The last couple of years have been filled with talk of a potential Facebook search
engine — something functionally beyond the internal discovery tool rarely used by
the community. While the recently introduced Graph Search may not be a direct threat
to Google, it could very well be the start of something that challenges its market
dominance. For now, this new concept is one that instantly puts everyone who
publishes something to Facebook on notice.
Fully Grasping the Graph
Facebook’s biggest asset is no doubt the precious mine of user data that advertisers
and even Google lusts after. What Graph Search does is take that user data and turn
it into a searchable database of sorts. Before the update, Facebook’s internal
search feature was largely an afterthought, mainly because of its limitations. This
tool was most useful for finding pages and apps, unlike the functions on Twitter and
LinkedIn that help you find actual users.
With Graph Search, a user can go beyond the pages and apps to find much more
detailed information related to specific users. These details may include articles,
photos, or even places they have “liked” while connected to the network. Facbook is
hyping the new feature as a tool that will create a better experience for the user.
For example, typing in something like “new books” might help a user find reading
suggestions based on the information shared across their friends’ profiles.
Convenient? A little. Unnerving? A whole lot.
Enter the Privacy Debate
If you didn’t think something that probes as deep as Facebook Graph Search would set
of the privacy alarms, then you don’t know the internet community very well. Users
are being warned to watch what they post on the popular social network, and
according to some of the blog comments I’ve been reading, some have called this the
last straw — the act that drove them to delete their account.
According to reports, a British programmer created “Actual Facebook Graph Searches”,
a testing platform designed to highlight how the new feature could at the very
least, put users in some embarrassing situations. In the tests, he revealed how the
update uncovered real names, sexual preferences, and various other personally
identifying information that users might not want to be known on a broad scale.
On the other side of the fence you have the realists who say the privacy buffs are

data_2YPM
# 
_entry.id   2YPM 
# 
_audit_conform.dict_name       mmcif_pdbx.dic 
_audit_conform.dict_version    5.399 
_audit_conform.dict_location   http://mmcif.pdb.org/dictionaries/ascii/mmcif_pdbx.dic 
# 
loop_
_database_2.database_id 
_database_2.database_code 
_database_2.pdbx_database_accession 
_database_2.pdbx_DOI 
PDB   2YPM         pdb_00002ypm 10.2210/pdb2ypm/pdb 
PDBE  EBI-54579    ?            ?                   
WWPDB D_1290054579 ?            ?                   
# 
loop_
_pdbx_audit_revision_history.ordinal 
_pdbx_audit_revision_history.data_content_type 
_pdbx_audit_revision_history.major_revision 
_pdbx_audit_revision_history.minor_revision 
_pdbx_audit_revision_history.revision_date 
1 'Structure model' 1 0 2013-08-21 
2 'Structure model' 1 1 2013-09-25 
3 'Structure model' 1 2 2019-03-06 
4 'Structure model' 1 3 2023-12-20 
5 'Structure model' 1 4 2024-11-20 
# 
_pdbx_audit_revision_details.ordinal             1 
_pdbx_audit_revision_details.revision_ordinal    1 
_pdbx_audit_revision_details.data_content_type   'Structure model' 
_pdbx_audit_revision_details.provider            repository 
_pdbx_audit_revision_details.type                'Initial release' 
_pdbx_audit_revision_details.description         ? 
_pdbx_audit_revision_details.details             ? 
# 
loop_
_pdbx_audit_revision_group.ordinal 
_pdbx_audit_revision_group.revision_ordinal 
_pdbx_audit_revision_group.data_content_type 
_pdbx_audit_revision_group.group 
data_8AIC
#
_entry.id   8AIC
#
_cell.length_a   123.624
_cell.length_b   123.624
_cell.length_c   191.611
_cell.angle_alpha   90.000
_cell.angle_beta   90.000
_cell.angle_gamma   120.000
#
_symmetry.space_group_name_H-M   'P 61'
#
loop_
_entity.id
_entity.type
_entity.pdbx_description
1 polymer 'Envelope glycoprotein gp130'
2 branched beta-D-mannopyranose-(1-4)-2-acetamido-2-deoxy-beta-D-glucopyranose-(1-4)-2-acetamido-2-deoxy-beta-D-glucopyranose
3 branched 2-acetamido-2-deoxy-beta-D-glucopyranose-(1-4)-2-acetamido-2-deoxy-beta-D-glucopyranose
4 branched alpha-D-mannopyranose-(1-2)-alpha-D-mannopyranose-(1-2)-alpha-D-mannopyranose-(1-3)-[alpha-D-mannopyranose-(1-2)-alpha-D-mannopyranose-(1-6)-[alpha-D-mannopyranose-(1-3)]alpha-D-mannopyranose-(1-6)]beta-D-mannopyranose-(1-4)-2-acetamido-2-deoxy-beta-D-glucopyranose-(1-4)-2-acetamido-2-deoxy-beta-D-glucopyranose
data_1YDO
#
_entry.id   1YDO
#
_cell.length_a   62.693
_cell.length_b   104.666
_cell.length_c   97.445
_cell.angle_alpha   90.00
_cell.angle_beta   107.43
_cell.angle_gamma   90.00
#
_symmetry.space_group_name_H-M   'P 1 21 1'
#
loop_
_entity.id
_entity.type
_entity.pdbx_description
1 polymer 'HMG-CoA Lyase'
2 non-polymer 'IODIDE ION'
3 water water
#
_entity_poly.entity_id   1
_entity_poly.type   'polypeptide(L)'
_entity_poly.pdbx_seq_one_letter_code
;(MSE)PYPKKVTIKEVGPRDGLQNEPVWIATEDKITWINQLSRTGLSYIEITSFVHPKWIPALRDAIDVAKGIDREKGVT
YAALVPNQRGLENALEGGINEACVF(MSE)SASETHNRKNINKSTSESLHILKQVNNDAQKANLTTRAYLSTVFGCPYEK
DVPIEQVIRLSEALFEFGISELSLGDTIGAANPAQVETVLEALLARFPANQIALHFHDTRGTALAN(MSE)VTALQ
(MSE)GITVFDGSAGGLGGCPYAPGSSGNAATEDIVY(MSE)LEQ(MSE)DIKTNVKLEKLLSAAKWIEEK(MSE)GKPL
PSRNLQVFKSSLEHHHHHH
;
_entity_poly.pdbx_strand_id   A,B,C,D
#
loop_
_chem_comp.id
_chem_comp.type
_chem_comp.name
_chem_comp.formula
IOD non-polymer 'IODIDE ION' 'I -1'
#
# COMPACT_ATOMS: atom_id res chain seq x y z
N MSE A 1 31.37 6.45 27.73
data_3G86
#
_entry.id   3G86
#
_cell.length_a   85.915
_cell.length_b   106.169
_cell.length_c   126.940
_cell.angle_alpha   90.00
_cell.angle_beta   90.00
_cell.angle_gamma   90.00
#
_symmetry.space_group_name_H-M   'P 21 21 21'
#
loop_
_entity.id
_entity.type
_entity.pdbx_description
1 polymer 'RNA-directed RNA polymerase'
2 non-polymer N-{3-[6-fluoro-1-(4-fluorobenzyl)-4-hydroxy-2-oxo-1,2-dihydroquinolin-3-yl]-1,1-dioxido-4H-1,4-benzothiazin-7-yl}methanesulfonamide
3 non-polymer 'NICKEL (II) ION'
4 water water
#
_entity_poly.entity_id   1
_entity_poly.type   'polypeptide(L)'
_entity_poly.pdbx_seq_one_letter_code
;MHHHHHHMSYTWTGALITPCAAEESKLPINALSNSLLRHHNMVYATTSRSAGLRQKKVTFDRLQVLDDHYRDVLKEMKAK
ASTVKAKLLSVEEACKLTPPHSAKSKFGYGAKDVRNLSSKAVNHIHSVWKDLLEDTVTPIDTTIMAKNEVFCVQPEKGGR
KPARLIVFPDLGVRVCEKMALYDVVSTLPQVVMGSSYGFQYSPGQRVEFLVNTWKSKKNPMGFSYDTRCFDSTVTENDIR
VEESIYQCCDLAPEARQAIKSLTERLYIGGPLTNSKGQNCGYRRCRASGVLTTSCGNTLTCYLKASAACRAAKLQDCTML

overreacting once again. These observers believe that this information was more or
less already available on Facebook, and that users need to be more responsible to
begin with. Expect this debate to wage on as the Graph Search feature is continually
rolled out across the platform.
Like I said, Facebook’s Graph Search impacts all parties involved, and that includes
marketers. If you are a brand with a presence on the social platform, it gives
people another way to discover your content. Savvy marketers can position themselves
to take advantage by not only posting more content, but approaching it like another
aspect of SEO. Soon we will be hearing all about companies conducting keyword
research and developing content marketing strategies designed to capitalize on this
interesting new concept.
Graph Search isn’t a discovery engine on the level of Google’s core product, but it
is another one of many signs indicating where search is heading, and that is a path
to deeper social involvement. With the strong belief that social media already
influences rankings, experts are encouraging marketers to make their sites more
social, and create content that gets users to share with the people in their
networks. Now that Facebook, one of the most powerful forces in the web space, has
made another big move on the search front, the activity is likely to pick up
We will surely be hearing more regarding Facebook Graph Search and how it affects
Google, users, marketers, and everyone else as time goes on. The feature is
available in a limited beta testing program, which at the moment, is only available
to users in the U.S. Facebook has put up a page that explains more in detail about
how it works and privacy implications, for those who would like to know more. That
page also allows you to test the feature out and put your name on the waiting list,
which is probably pretty long at this point.
Is Graph Search another way for Facebook to compromise user privacy? Does it pose a
legitimate threat to Google? Share your thoughts in a comment?